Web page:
Among the many lasting impressions I came away with from the Internet asifa at Citi Field was the image of non-Jewish policemen and policewomen turning to face the dais in centerfield as Rabbi Ephraim Wachsman delivered one of the most passionate parts of his speech.
Throughout the event, police ringed the field, looking up at the stands as part of the special security measures. There were even snipers on the roof and NYPD helicopters circling above. No beer or alcohol was sold at the event; the police were not looking for unruly, drunken, brawling fans who might charge the field. Rather they focused their gaze up into the stands for possible terror threats – and, baruch Hashem, there were none, thanks in great part to their efforts.
Rabbi Wachsman’s English is flawless and eloquent: “Like the fly who enters the web of the spider,” he explained, “little strands of the spider’s web that don’t even equal a fraction of the weight of the fly [attach themselves], but another strand and another strand and another strand [get attached], and before he knows it he’s caught in the web, in the net….”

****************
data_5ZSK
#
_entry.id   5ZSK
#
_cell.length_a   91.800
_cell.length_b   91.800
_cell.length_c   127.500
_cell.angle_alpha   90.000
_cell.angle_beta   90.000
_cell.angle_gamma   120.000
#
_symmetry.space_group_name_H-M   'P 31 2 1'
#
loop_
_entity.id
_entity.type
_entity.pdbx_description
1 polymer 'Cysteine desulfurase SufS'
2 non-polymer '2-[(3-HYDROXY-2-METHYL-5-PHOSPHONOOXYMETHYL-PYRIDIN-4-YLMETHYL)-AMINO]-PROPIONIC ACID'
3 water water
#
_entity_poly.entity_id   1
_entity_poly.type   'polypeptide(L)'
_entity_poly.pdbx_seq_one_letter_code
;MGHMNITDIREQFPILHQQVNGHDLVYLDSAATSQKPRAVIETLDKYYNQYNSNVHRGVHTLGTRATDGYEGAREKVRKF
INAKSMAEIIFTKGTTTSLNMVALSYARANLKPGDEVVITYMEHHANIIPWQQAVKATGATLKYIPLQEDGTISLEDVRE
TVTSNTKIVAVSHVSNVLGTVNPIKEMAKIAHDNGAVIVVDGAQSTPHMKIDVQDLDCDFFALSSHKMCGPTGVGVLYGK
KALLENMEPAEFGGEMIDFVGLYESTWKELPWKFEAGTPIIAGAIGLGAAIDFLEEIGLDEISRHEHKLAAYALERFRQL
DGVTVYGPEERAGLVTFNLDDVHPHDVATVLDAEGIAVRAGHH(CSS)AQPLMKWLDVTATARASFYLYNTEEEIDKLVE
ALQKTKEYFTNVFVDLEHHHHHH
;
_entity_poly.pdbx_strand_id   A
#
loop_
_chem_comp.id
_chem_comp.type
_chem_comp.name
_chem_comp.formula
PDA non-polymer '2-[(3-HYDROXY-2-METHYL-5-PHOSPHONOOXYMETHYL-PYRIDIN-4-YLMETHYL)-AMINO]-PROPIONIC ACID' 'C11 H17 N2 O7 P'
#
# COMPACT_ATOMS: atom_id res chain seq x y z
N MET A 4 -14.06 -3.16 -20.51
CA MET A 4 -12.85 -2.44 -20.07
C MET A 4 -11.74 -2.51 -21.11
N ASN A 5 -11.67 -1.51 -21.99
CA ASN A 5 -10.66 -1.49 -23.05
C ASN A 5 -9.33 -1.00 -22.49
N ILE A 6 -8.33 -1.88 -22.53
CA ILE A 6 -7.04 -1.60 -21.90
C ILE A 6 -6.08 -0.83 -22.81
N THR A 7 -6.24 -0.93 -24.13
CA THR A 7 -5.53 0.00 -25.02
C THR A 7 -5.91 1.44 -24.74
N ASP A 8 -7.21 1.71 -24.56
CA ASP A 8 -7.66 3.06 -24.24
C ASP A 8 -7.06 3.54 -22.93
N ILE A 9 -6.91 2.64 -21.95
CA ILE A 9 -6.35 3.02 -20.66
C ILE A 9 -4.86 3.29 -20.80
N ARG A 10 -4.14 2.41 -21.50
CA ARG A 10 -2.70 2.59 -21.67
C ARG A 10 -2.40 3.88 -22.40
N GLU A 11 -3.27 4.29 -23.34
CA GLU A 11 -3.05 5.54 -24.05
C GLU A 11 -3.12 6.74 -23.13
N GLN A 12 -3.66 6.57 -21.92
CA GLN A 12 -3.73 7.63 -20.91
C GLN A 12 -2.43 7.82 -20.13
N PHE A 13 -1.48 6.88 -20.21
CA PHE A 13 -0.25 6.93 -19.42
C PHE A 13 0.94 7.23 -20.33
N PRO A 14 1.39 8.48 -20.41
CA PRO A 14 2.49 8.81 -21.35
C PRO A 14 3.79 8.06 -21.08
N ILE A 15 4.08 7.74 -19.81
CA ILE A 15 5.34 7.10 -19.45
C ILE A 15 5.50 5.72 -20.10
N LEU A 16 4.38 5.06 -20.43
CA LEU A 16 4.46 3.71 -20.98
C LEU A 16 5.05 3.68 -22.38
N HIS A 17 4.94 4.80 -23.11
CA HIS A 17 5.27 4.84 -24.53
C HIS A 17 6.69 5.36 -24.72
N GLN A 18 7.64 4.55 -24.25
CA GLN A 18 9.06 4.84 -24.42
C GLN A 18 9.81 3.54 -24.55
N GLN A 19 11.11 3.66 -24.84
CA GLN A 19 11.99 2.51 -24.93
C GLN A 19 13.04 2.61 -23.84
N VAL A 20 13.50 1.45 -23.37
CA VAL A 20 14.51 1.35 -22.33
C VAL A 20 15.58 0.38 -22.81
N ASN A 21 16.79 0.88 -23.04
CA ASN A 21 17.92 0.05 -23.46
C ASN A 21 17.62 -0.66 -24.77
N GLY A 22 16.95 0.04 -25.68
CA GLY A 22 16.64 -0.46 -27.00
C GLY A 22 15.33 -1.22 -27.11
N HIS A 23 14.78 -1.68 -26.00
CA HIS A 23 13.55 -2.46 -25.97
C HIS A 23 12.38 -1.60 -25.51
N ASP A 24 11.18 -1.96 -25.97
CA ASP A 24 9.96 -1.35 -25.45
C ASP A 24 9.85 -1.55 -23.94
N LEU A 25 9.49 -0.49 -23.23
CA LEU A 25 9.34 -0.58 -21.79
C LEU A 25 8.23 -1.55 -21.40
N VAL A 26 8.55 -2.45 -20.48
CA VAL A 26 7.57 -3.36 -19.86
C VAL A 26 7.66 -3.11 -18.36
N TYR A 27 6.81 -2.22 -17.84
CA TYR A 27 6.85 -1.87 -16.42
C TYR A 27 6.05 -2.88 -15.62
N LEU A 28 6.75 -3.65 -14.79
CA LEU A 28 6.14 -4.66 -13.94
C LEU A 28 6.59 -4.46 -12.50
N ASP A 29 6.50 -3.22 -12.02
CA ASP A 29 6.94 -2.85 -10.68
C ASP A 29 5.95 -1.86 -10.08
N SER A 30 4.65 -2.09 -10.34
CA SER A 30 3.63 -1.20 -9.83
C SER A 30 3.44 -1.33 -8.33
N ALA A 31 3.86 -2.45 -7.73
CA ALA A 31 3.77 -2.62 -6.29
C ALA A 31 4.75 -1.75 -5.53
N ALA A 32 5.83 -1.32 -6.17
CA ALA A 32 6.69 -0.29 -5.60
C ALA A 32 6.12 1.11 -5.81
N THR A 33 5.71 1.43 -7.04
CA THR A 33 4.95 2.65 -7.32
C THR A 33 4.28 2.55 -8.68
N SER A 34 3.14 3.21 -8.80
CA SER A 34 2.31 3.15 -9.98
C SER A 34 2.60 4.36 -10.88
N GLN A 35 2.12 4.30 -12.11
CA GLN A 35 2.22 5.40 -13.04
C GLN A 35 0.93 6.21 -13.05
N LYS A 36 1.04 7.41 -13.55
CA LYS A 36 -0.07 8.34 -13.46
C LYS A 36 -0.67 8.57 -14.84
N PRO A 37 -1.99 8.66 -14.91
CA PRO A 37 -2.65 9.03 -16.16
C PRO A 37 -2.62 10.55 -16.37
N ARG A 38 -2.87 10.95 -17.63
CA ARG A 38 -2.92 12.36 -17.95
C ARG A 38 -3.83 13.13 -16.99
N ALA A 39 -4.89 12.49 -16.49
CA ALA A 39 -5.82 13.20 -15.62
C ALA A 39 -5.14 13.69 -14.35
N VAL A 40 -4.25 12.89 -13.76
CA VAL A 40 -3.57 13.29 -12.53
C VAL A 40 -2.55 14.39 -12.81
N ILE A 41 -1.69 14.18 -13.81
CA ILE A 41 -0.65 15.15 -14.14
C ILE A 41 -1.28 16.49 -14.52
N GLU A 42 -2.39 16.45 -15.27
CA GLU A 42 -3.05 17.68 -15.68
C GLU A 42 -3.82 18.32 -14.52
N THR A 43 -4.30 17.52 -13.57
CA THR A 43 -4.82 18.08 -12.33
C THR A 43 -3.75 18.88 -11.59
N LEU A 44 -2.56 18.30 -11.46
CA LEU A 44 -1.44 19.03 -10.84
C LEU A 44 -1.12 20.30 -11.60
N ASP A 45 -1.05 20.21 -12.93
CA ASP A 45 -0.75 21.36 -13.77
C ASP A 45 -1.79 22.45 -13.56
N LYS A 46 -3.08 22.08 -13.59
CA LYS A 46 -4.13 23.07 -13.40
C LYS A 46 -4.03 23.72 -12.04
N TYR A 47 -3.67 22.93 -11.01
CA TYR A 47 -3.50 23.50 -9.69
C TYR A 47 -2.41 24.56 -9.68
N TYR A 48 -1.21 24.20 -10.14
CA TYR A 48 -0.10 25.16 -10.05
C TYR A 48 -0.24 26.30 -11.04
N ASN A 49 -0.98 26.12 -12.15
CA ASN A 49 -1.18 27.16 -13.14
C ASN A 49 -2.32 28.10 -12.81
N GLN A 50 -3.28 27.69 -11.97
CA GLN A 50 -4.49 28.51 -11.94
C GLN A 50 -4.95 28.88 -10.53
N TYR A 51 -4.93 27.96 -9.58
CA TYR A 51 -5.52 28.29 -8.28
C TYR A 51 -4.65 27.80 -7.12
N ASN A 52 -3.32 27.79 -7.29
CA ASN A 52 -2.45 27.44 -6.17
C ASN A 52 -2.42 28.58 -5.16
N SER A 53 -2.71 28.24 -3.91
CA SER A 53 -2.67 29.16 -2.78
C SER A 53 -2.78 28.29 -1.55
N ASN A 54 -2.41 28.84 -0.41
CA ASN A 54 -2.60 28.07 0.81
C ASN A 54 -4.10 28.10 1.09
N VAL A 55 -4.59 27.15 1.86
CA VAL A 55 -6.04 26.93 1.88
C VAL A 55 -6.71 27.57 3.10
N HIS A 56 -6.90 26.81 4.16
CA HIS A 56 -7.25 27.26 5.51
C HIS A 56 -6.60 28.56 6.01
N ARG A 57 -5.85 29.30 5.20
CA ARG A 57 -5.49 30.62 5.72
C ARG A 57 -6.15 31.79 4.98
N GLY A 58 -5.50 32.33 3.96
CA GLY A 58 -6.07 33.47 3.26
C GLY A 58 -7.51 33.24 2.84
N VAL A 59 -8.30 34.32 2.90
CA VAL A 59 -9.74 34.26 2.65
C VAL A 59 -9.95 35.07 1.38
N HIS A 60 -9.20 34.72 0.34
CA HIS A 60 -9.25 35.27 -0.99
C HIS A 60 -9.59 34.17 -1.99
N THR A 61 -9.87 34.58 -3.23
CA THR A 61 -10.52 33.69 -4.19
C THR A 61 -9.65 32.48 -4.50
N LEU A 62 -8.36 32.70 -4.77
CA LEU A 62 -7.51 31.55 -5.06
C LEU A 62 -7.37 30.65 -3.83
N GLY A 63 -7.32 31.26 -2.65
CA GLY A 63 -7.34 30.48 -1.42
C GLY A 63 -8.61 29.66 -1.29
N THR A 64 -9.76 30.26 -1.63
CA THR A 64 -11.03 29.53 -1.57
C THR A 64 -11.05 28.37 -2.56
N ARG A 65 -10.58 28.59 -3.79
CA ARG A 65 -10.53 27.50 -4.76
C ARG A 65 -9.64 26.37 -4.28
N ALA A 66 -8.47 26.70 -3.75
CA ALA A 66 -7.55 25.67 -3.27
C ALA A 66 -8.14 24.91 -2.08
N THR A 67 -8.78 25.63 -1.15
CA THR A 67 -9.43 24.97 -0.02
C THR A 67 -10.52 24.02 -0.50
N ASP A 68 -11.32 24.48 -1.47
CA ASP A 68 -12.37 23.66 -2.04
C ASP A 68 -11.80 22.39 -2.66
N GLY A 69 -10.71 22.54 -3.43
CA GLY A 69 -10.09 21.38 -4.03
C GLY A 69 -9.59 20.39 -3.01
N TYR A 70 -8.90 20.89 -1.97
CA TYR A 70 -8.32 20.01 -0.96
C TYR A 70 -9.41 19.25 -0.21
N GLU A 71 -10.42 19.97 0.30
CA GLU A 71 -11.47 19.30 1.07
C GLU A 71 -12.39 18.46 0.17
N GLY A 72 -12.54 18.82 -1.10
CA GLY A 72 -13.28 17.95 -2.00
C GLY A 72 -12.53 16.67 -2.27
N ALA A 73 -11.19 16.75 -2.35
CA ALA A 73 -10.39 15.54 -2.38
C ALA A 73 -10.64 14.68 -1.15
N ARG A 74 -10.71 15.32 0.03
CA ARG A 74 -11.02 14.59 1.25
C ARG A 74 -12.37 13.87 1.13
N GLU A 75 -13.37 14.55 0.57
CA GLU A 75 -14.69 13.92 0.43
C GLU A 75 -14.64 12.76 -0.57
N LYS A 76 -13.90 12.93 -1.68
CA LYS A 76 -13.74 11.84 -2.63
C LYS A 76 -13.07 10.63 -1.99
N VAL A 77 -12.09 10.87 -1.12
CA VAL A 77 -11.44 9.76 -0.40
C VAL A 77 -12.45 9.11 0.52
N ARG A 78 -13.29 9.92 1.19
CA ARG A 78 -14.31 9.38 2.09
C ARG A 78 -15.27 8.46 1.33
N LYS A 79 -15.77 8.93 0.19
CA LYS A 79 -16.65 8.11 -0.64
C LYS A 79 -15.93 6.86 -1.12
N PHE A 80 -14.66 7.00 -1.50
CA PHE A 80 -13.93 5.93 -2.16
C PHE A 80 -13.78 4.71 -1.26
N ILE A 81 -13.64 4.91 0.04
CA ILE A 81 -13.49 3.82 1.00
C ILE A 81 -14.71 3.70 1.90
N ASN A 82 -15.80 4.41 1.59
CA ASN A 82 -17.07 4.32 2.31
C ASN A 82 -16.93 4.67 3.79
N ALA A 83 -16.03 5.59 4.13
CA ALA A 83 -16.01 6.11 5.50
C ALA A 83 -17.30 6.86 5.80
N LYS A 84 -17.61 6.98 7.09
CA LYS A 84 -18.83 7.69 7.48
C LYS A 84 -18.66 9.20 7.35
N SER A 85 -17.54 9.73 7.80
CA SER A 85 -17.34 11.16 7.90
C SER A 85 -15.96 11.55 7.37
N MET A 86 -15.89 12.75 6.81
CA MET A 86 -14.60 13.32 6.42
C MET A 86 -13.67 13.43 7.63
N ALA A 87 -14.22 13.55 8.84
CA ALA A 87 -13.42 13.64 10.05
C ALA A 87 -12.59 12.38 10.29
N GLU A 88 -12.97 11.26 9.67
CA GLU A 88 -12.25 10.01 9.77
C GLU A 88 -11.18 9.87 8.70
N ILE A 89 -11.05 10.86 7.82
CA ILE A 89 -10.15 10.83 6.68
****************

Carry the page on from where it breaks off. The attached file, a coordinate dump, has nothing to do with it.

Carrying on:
At times his voice was so powerful that it rose above even the roar of commercial jets that periodically flew overhead: “The internet is about the moment. It’s about the instantaneous; about the artificial, about the superficial. It’s about if you’re bored you click on something else. It’s about being fleeting and empty. Even secular educators and psychologists have been decrying the children are being turned into click-vegetables!”
As he continued he gradually increased the pitch of his voice: “You can see it in the ebbing of the light in the vacant eyes of the younger generation, of the jittery inattentiveness of our children, in the flippant and callous language and attitude, the cynicism … and the unbelievable breaches of [modesty]….”
Then he reached his crescendo.